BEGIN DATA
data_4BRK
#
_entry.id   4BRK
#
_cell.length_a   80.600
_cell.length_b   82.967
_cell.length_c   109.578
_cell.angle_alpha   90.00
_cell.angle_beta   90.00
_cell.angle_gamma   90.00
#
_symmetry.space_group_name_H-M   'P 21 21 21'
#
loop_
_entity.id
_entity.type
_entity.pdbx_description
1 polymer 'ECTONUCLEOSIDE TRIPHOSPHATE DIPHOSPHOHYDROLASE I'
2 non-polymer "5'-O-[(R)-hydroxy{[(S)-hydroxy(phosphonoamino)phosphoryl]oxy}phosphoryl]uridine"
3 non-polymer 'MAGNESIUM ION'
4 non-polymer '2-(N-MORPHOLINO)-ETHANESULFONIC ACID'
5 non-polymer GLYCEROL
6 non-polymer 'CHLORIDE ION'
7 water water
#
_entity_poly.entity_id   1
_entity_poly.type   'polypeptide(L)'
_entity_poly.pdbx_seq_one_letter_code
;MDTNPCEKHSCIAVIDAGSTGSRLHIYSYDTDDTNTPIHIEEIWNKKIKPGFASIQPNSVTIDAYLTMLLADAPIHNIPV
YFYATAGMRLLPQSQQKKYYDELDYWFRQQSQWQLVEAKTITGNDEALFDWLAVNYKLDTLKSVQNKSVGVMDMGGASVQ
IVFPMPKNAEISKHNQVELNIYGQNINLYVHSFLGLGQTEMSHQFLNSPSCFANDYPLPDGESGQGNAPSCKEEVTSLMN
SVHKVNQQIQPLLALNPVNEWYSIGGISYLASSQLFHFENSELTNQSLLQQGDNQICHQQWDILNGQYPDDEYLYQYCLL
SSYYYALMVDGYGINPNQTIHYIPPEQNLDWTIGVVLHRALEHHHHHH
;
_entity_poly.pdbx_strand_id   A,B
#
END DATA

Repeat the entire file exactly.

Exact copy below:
data_4BRK
#
_entry.id   4BRK
#
_cell.length_a   80.600
_cell.length_b   82.967
_cell.length_c   109.578
_cell.angle_alpha   90.00
_cell.angle_beta   90.00
_cell.angle_gamma   90.00
#
_symmetry.space_group_name_H-M   'P 21 21 21'
#
loop_
_entity.id
_entity.type
_entity.pdbx_description
1 polymer 'ECTONUCLEOSIDE TRIPHOSPHATE DIPHOSPHOHYDROLASE I'
2 non-polymer "5'-O-[(R)-hydroxy{[(S)-hydroxy(phosphonoamino)phosphoryl]oxy}phosphoryl]uridine"
3 non-polymer 'MAGNESIUM ION'
4 non-polymer '2-(N-MORPHOLINO)-ETHANESULFONIC ACID'
5 non-polymer GLYCEROL
6 non-polymer 'CHLORIDE ION'
7 water water
#
_entity_poly.entity_id   1
_entity_poly.type   'polypeptide(L)'
_entity_poly.pdbx_seq_one_letter_code
;MDTNPCEKHSCIAVIDAGSTGSRLHIYSYDTDDTNTPIHIEEIWNKKIKPGFASIQPNSVTIDAYLTMLLADAPIHNIPV
YFYATAGMRLLPQSQQKKYYDELDYWFRQQSQWQLVEAKTITGNDEALFDWLAVNYKLDTLKSVQNKSVGVMDMGGASVQ
IVFPMPKNAEISKHNQVELNIYGQNINLYVHSFLGLGQTEMSHQFLNSPSCFANDYPLPDGESGQGNAPSCKEEVTSLMN
SVHKVNQQIQPLLALNPVNEWYSIGGISYLASSQLFHFENSELTNQSLLQQGDNQICHQQWDILNGQYPDDEYLYQYCLL
SSYYYALMVDGYGINPNQTIHYIPPEQNLDWTIGVVLHRALEHHHHHH
;
_entity_poly.pdbx_strand_id   A,B
#